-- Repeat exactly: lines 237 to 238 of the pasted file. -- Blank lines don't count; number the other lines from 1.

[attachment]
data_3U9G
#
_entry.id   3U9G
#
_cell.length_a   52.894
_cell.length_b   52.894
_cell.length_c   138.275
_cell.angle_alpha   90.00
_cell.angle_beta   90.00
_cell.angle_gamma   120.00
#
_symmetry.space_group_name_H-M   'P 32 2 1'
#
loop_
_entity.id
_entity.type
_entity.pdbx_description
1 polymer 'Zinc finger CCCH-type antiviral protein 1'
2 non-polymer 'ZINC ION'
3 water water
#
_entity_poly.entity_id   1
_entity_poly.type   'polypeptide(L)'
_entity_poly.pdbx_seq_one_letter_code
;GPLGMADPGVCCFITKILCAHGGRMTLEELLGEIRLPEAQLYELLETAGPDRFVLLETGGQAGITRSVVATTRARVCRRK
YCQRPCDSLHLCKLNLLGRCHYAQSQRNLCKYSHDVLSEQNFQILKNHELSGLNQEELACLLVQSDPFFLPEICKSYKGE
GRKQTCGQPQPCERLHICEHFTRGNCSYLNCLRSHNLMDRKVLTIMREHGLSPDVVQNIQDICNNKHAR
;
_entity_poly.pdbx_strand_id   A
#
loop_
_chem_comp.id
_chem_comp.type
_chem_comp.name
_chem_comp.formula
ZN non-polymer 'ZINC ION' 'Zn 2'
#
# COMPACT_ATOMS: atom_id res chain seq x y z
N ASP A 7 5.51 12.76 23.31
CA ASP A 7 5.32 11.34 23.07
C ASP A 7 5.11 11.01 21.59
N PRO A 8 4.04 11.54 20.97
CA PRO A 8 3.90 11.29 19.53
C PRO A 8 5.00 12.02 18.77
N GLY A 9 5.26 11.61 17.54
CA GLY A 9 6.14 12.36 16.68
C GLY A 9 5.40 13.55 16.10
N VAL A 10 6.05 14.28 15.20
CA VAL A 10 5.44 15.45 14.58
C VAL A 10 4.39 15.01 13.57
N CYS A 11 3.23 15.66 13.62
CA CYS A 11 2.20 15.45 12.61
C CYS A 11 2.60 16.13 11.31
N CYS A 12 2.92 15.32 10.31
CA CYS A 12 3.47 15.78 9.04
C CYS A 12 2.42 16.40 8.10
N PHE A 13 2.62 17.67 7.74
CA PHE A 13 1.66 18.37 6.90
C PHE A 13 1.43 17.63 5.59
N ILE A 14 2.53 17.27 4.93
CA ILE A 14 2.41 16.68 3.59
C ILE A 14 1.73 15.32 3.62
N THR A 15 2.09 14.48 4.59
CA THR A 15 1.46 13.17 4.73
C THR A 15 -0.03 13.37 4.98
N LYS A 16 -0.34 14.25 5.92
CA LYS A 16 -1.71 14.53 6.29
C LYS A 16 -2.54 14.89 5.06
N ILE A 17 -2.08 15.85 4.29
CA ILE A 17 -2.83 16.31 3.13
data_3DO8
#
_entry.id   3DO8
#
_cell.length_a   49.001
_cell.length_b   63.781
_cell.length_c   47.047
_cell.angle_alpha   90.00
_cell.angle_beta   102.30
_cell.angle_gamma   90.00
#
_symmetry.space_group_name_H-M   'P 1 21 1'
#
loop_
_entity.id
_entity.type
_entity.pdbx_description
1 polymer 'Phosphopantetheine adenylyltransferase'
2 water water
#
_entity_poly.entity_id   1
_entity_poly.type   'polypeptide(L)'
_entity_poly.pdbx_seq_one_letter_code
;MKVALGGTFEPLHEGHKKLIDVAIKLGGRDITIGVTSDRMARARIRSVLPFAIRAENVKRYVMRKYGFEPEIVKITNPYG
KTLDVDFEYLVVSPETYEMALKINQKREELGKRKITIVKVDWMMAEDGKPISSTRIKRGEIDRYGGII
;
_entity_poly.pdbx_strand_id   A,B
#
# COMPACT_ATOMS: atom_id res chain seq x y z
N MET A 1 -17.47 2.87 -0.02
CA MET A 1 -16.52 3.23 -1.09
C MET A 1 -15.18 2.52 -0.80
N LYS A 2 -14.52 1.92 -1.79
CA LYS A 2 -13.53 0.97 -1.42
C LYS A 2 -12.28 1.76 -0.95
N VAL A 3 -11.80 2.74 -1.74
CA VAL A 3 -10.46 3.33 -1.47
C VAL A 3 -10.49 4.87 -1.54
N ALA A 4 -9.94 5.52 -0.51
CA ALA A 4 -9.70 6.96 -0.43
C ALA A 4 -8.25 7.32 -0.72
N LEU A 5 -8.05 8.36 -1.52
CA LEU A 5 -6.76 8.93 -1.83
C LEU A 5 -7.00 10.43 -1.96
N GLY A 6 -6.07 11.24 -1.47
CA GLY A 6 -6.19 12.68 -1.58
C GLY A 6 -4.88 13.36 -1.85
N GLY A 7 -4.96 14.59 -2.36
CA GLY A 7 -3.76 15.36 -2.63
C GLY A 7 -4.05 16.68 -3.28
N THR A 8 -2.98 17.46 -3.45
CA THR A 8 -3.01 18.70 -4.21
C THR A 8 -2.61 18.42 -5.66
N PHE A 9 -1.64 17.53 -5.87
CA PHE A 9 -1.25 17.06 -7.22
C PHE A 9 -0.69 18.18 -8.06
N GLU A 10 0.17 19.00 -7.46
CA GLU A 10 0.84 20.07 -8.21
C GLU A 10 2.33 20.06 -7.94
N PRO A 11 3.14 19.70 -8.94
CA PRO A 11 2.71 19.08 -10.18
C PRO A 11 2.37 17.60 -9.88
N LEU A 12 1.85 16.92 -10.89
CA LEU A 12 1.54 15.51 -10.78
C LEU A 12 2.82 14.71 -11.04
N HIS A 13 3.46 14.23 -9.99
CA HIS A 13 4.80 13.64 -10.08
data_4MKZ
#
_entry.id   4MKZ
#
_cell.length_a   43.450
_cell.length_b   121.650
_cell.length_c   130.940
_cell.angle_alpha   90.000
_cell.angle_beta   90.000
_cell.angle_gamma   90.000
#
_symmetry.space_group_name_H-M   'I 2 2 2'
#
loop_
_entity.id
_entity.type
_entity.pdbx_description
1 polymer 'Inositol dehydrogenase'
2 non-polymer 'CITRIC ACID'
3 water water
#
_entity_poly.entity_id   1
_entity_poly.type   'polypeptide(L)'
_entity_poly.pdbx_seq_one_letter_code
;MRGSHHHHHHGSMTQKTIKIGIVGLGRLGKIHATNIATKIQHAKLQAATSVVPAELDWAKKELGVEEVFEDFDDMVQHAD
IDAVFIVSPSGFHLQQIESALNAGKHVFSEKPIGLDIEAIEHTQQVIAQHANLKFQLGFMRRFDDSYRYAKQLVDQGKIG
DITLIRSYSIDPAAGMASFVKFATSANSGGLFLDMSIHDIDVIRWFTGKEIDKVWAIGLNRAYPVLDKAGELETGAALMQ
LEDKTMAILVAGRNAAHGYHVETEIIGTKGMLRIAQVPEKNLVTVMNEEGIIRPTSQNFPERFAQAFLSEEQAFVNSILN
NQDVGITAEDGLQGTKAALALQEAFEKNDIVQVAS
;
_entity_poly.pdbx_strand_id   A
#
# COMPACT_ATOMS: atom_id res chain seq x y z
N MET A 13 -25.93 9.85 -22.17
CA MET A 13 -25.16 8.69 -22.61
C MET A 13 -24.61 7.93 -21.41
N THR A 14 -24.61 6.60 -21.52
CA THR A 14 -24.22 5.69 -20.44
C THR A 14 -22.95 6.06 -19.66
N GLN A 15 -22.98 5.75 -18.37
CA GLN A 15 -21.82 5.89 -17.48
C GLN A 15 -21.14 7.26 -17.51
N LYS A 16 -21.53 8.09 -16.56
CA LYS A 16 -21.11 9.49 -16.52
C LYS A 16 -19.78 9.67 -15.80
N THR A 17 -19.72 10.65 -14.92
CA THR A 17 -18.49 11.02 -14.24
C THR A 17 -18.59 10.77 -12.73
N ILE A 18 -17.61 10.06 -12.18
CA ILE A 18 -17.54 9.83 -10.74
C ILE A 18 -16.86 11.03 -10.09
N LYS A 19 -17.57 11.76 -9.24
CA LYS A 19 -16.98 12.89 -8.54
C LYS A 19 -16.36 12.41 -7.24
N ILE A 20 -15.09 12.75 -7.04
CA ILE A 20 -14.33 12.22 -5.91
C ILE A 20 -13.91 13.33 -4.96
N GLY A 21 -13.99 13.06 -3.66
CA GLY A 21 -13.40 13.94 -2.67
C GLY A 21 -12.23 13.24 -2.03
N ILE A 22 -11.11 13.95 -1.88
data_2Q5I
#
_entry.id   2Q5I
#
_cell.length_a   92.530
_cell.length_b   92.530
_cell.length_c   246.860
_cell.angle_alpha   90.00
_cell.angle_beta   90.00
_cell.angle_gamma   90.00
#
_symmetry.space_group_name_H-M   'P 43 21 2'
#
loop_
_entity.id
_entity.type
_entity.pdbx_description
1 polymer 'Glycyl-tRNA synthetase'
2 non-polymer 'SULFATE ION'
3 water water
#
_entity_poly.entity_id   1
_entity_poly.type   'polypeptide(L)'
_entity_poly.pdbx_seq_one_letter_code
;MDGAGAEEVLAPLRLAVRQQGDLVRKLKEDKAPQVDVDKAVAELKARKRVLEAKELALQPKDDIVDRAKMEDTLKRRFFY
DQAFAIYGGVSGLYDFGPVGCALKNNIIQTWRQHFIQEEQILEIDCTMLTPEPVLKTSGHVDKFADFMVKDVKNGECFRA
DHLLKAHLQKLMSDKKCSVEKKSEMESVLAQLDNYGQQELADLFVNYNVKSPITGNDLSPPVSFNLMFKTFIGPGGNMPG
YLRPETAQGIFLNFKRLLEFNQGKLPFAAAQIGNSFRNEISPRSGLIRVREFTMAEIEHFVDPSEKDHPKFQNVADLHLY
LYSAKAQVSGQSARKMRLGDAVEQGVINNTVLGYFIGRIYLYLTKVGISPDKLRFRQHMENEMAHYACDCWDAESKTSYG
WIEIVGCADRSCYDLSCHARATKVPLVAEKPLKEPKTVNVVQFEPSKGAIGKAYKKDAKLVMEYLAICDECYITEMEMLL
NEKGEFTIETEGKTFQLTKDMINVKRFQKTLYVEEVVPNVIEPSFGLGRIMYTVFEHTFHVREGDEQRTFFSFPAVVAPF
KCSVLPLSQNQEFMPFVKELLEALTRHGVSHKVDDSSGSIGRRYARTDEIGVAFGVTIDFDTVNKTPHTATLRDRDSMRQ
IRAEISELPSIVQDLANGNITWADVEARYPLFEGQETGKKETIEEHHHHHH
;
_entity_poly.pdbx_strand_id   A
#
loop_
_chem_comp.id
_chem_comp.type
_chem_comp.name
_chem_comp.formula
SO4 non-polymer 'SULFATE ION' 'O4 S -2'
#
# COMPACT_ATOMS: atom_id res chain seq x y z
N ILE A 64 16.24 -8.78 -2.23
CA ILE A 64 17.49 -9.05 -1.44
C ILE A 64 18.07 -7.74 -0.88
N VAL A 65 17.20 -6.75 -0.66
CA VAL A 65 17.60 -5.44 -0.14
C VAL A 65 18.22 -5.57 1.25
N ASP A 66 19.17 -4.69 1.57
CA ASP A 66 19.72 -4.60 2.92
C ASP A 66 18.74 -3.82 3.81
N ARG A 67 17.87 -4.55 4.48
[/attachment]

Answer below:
_chem_comp.type
_chem_comp.name